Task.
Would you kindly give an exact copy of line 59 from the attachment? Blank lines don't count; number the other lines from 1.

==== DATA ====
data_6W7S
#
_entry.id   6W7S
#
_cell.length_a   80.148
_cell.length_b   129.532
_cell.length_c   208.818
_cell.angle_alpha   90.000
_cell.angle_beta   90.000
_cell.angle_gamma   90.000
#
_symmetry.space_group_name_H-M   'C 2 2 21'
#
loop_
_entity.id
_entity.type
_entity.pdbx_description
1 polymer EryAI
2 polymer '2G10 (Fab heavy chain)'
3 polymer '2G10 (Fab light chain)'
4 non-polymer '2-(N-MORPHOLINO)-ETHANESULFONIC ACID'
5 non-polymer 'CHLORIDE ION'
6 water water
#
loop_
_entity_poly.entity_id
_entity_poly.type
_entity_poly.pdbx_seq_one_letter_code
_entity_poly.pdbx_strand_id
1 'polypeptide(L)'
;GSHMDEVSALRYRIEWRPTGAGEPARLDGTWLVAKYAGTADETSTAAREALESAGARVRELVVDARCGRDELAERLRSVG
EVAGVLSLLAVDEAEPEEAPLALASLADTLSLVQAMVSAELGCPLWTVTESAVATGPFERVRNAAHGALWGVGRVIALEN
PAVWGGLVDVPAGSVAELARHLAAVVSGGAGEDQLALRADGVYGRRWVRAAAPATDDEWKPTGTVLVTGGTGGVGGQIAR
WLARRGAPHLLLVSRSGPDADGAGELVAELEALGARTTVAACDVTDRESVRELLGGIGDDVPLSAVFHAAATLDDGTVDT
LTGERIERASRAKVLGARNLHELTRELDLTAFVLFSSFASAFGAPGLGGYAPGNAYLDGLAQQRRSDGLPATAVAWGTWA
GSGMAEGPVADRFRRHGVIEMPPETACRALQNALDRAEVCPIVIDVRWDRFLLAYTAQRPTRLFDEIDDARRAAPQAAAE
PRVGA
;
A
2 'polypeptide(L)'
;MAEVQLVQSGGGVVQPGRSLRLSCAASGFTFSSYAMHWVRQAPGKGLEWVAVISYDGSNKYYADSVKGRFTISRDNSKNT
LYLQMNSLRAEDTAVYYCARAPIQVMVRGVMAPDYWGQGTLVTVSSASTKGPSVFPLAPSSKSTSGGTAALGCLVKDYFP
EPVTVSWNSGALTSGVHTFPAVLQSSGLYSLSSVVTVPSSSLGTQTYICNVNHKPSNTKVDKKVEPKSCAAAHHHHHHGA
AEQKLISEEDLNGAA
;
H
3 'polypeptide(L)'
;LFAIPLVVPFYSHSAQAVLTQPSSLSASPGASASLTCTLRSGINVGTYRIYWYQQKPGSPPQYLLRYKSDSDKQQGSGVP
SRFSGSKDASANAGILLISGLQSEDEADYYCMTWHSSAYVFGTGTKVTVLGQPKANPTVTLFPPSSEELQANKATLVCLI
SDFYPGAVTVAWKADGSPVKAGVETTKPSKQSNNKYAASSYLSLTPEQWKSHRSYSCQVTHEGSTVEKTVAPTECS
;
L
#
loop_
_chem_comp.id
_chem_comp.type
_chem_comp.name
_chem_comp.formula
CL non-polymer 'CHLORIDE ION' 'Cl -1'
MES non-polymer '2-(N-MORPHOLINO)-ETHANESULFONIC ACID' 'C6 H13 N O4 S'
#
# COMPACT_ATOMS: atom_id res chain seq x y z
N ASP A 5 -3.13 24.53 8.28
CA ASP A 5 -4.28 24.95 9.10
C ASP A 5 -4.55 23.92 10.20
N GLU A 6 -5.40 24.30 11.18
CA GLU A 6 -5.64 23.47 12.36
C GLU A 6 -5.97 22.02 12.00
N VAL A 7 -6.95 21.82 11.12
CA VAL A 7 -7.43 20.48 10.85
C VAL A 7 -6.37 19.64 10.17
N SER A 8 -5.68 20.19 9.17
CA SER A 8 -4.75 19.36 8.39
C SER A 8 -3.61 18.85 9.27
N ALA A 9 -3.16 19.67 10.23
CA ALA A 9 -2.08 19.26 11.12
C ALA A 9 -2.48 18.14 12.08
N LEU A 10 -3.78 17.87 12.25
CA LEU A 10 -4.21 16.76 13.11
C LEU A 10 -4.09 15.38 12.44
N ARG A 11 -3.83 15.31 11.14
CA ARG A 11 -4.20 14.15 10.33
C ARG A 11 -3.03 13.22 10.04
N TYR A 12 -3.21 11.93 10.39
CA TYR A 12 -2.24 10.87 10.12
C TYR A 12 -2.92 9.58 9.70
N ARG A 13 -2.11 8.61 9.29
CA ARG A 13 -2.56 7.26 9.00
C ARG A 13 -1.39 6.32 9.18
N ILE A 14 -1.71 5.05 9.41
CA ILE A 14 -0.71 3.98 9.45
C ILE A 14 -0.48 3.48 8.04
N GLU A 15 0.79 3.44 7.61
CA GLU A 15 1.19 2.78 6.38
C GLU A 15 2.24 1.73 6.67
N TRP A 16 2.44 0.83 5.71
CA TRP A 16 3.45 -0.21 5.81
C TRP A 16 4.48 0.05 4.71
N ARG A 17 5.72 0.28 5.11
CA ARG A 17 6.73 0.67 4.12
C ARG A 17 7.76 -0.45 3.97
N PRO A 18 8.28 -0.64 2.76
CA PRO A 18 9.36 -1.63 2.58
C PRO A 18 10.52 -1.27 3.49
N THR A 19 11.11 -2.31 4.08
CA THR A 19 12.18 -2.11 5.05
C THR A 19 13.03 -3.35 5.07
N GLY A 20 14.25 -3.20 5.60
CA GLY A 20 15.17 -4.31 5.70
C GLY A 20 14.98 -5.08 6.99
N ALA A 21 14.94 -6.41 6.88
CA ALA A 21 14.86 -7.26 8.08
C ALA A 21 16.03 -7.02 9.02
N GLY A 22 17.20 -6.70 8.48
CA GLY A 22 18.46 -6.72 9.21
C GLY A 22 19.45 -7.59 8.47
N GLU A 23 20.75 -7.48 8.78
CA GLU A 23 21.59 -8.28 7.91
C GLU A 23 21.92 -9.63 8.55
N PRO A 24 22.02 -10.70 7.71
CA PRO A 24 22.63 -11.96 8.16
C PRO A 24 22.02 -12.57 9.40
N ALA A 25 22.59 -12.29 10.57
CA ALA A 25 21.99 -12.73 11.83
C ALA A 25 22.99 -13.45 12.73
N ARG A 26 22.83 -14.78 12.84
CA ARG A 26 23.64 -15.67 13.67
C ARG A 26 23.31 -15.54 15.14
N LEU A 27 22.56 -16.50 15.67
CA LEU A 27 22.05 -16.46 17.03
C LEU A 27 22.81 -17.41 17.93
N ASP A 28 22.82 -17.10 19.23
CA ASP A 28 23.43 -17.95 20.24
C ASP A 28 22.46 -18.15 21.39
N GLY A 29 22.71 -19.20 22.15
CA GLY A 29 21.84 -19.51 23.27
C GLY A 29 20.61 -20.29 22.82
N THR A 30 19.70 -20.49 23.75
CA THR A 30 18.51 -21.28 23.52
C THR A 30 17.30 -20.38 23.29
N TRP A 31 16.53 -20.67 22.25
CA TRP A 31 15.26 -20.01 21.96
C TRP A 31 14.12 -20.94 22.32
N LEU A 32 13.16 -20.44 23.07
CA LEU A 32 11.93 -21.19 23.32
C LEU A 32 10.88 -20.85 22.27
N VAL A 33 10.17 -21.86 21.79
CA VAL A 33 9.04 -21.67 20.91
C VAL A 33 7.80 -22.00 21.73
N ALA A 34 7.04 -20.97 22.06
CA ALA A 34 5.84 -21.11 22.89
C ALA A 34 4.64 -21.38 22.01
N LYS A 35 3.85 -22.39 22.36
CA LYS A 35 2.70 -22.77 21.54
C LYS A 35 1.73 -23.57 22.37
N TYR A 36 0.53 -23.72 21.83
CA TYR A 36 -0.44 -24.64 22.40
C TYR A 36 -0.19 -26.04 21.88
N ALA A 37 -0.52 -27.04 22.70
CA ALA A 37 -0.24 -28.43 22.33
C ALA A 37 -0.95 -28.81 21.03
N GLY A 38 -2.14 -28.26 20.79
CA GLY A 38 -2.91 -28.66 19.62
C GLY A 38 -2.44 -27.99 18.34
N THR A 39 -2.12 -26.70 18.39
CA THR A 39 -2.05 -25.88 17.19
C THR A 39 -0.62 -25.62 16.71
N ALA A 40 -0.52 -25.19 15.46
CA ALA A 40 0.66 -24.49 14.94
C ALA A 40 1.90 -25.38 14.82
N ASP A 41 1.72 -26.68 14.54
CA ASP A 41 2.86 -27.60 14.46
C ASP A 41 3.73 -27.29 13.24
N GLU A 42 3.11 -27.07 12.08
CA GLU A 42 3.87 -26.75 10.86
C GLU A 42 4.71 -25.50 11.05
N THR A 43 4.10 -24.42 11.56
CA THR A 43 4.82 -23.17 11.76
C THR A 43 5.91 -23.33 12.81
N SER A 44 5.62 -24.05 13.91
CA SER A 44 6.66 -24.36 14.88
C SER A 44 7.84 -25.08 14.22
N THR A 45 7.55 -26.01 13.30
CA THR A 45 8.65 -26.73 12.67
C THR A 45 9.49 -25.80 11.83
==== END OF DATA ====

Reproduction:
CL non-polymer 'CHLORIDE ION' 'Cl -1'